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The effects of the shift from traditional craft subjects to design and technology - the Botswana experience

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conference contribution
posted on 08.05.2006, 13:44 by N.N. Ndaba
Botswana inherited, amongst other things, one of the world's poorest education systems and infrastructure at independence in 1966. In seeking to develop this sector, the government has since given education the highest priority. Consequently, the education system has been rapidly expanding, more so in the last decade with the advent of Community Junior Secondary Schools. Prevocational education at secondary level also experienced a similar pattern, with the shift from traditional craft subjects, namely woodwork and technical drawing, to Design and Technology. The introduction of Design and Technology has been fraught with problems. Chief amongst them is the acute shortage of local Design and Technology trained teachers; a clash of philosophies derived from influences of the various donor agencies involved in the development of the subject and the clash of philosophies also appeared at initial teacher training level. The paper will therefore discuss these aspects and the attempts that have been made to address them. Finally the paper will discuss possible solutions for the future.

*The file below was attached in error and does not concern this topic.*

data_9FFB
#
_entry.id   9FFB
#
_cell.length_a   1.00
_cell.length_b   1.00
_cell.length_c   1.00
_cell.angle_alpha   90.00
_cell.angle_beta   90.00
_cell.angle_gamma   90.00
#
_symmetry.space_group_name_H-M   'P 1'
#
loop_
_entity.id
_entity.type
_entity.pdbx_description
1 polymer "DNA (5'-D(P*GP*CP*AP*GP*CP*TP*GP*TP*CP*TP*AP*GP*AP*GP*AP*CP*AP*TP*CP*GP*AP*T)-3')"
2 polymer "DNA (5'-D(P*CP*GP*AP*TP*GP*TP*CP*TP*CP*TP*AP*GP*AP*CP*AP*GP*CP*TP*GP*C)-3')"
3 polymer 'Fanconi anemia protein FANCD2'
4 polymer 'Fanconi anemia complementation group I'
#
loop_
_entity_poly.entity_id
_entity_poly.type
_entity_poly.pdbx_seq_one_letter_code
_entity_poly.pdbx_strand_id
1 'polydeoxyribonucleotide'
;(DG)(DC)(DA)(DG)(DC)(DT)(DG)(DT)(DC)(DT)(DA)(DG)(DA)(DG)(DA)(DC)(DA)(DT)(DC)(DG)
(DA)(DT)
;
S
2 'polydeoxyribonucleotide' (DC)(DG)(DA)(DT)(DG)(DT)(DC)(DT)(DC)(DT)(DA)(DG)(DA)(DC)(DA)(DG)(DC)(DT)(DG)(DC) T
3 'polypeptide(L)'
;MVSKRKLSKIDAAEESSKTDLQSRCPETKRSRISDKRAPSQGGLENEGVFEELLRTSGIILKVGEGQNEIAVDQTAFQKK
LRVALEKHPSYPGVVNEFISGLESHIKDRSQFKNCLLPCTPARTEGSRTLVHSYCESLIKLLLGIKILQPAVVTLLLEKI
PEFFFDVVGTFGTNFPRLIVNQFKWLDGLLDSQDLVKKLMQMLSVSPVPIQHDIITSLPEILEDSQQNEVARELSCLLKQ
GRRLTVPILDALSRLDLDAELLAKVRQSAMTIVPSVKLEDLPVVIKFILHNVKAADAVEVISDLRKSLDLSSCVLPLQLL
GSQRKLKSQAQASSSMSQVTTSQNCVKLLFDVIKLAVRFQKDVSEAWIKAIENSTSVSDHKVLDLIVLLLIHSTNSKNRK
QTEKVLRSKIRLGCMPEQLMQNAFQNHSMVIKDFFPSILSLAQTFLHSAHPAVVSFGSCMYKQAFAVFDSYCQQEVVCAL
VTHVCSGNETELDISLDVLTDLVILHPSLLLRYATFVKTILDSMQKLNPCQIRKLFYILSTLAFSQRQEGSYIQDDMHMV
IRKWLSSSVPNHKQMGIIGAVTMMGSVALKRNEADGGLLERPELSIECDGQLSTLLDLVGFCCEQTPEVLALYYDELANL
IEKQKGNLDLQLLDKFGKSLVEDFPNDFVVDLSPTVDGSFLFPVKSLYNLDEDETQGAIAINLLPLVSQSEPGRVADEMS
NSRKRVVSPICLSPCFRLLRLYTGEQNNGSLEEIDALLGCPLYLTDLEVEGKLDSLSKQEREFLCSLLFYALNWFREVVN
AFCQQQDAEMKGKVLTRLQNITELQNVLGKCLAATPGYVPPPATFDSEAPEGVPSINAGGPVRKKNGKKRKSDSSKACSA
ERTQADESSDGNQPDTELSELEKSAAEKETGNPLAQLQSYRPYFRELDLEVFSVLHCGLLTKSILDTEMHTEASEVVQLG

History

School

  • Design

Research Unit

  • IDATER Archive

Pages

42267 bytes

Citation

NDABA, N.N., 1994. The effects of the shift from traditional craft subjects to design and technology - the Botswana experience. IDATER 1994 Conference, Loughborough: Loughborough University

Publisher

© Loughborough University

Publication date

1994

Notes

This is a conference paper.

Language

en

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Keywords

Exports